Choose lifeThe world had changed around Renton and his pals just has it has for all of us who have grown up or at least gotten older over the past 20 years. The Mens 10k sets out to promote mens health issues and as a Teacher in a Secondary school in Scotland, this is something I do in my professional life. Men of my generation and older never talked about our health, our fears, our passions, our stresses, our emotions and certainly not our mental health. Sharing any of this would be a sign of weakness which may lead to paranoia about being thought of as less of a man as a result. This was the sort of stuff women talked about. The myths about openly discussing male health of course have been greatly dispelled by well publicised research, far reaching media campaigns and thankfully a very robust and clear female narrative. As men, we all have women in our lives; partners, daughters, sisters, grandmothers, friends, best friends, colleagues, managers and so on. I think I could confidently proclaim that each of these female influences in our lives want us to be real men too. Men who talk about how they are feeling. Men who ask for help. Men who are strong enough to reveal their vulnerabilities and let others in. Men who are caring, nurturing, gentle and most importantly strong. Real strength comes from helping others, being that rock but also from being brave enough to let that guard down, be honest with yourself and those who matter in our lives. This does not mean being male means you have to give up swearing or following your team. We can be both football fans and show the chinks in our armour to those we trust.When I work with and talk to the young people in my school, it is very clear they all have a much better understanding of modern day masculinity than my generation and those that came before it do. They just get it and it gives me great hope that the world where my son and daughter will grow up in will be a much healthier and more supportive place for it. Attitudes are changing and I for one only see this as a transformational development. Further work needs to be done of course and I see the responsibility for that not lying with divisive and self-protecting politicians nor flimsy and faddy instagram influencers nor indeed our stretched to breaking point education system. It falls on all of our shoulders to model to our children and younger generations what it means to be a man, what being manly looks and sounds like and to model appropriate male behaviours to both our sons and daughters and those of others. After all, where did we learn all our bad habits from when we were that age?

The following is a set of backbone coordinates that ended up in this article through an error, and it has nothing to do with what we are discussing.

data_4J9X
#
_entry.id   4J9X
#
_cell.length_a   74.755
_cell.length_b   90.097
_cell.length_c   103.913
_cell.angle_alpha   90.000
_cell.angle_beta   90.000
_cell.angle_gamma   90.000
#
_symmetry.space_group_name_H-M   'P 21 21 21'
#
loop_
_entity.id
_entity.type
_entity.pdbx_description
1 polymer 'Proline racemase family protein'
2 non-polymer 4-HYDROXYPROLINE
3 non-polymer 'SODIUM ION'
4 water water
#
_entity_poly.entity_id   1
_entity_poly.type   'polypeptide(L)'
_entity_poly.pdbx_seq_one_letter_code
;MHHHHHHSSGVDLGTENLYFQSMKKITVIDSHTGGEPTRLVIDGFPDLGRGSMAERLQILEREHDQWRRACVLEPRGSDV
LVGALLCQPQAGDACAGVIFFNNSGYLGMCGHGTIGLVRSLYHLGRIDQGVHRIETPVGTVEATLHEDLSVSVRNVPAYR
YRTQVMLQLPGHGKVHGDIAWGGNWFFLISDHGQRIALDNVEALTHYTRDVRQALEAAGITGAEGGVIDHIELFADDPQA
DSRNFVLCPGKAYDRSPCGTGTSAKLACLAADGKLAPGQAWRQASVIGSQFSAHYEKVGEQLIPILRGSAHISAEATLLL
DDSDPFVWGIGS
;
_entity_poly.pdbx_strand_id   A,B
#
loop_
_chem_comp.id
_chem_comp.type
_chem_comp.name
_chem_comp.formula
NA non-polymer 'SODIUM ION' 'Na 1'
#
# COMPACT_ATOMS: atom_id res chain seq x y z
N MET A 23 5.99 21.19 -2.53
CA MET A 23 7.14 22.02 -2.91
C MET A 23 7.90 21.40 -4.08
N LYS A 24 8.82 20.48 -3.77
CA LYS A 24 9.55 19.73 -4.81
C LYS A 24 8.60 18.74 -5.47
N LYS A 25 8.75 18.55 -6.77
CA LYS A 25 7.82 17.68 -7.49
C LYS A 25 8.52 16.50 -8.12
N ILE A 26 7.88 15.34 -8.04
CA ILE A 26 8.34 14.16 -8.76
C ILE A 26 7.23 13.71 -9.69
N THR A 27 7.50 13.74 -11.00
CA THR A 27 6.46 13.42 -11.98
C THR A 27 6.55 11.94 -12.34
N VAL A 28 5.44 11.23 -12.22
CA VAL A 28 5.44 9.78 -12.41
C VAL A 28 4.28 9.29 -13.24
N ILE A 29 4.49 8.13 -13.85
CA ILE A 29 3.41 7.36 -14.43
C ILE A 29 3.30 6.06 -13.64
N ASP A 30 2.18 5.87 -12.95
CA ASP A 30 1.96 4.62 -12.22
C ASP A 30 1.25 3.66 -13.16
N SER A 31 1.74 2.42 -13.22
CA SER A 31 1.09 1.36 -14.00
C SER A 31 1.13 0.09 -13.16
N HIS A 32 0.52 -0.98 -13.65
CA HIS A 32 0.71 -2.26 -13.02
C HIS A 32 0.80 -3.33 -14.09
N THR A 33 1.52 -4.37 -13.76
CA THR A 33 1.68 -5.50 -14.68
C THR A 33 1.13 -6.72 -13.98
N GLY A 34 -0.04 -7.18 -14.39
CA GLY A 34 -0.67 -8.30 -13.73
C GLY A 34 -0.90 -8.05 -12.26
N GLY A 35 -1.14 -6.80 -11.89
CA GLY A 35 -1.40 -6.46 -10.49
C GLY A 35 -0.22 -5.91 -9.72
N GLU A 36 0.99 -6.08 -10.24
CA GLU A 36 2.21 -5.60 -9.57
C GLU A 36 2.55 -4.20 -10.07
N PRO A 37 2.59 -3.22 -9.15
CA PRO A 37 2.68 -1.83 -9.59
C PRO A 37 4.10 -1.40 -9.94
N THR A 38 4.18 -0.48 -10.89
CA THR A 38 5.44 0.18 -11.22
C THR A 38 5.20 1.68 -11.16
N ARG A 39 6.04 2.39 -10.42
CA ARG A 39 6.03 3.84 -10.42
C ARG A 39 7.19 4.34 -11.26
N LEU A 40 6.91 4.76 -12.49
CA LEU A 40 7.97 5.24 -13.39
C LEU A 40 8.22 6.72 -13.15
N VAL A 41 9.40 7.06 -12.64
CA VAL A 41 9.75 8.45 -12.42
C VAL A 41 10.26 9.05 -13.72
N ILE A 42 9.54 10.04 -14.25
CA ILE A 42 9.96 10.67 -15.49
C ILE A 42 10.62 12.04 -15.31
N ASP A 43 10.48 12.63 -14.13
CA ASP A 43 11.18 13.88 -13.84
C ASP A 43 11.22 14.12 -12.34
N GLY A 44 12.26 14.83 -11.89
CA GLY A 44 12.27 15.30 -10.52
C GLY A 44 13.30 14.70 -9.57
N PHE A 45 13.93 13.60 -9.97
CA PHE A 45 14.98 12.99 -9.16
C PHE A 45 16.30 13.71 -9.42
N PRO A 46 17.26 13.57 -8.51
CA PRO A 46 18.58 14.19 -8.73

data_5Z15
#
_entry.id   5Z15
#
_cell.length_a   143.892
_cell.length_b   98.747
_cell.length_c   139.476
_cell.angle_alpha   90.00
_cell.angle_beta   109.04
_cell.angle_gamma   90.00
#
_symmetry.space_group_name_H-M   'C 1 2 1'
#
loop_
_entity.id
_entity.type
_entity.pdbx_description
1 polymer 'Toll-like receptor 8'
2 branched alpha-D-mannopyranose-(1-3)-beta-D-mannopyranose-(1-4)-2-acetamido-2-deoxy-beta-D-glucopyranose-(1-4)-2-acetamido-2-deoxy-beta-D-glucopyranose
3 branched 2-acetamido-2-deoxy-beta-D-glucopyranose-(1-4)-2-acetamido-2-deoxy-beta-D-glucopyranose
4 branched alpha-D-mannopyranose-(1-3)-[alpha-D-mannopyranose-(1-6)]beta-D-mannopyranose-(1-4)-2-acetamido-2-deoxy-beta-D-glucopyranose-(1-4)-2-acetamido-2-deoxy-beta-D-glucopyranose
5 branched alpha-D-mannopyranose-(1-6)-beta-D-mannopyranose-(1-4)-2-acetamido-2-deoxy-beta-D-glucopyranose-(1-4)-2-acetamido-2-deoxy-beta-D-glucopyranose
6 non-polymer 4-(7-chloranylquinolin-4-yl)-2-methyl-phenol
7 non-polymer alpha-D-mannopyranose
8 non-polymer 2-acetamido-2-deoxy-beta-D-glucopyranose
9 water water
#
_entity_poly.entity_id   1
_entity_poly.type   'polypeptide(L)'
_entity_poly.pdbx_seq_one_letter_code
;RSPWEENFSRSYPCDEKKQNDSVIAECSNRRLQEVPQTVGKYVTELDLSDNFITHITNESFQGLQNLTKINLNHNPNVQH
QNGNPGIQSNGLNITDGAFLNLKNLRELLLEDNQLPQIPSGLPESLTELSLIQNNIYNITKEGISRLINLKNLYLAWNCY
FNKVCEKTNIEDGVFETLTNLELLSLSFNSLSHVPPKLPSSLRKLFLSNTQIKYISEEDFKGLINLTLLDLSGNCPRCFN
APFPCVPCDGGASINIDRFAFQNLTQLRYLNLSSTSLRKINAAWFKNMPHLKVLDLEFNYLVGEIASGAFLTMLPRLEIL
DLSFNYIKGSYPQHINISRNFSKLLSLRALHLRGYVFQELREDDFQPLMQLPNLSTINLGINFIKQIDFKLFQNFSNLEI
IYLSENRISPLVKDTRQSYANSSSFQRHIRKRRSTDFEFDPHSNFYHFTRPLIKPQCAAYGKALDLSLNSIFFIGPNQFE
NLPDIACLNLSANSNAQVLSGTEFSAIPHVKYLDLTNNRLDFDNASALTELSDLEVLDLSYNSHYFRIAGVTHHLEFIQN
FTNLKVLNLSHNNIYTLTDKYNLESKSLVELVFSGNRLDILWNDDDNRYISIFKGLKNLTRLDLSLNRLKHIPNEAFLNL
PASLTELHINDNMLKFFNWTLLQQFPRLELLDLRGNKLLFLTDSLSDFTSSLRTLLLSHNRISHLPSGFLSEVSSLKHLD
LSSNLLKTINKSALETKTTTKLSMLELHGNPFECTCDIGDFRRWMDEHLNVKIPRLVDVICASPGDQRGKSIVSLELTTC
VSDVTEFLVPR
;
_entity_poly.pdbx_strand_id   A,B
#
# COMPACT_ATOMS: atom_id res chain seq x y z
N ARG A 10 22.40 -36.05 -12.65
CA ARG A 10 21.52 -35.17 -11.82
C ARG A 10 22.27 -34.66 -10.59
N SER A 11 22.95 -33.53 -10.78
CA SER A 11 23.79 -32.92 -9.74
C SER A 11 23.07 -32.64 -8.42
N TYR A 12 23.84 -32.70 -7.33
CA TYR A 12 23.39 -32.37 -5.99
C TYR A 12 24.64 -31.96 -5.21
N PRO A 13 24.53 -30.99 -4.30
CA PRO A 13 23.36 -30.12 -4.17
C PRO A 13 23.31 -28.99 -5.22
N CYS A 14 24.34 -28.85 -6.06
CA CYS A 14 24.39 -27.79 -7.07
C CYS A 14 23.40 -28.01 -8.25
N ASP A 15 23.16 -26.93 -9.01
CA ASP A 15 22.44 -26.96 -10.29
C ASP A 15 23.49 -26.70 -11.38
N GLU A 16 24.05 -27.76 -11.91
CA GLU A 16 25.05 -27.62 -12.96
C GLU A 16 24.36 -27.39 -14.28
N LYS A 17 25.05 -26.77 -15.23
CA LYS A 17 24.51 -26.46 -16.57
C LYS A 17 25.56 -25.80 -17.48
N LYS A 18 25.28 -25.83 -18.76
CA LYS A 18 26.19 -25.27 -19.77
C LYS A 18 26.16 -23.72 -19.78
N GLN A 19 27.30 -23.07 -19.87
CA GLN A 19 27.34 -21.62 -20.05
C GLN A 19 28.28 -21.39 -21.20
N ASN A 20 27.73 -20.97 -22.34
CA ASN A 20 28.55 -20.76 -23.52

Renton cited many modern day pitfalls of society; the inherent risks of inescapable social media digestion and regurgitation, financial strains and uncertainty as a result of economic mismanagement by the banking sector and the government bringing austerity to the doorsteps of many in a variety of guises, numbing the pain of the trappings of current life through junk food, substance misuse, self-harm and other escapist avenues. It’s certainly quite scary and undoubtedly more complex for young people growing up today and trying to make sense of the world, their place within it and trying to navigate a positive pathway through it. As I have matured in years, I have come to realise that in life, it’s never really about the destination, it’s the journey that matters. It’s about shared experiences, overcoming barriers, crossing paths and steering a course through life that brings you joy and happiness that is important. Not what you have to show for it at the end. If you can do that one day Theo, you will then be a man my son.

Running is more often than not about the journey also rather than crossing that finishing line. It’s about the progress, noticeable changes to fitness, differences to your body, times coming down, distances going up, the people you meet, feeling good about yourself, striding with a sense of purpose and finding a positive focus for your life. I hope you have enjoyed reading the blogs and if you are thinking about giving running a go for the first time then go for it. There are loads of support tools such as ’Couch to 5k’ to get you started and I guarantee you will have neighbours, workmates and others in your community who can offer advice and guidance. I am certain you won’t regret it and it could be another step in the right direction towards a happier and fulfilling life.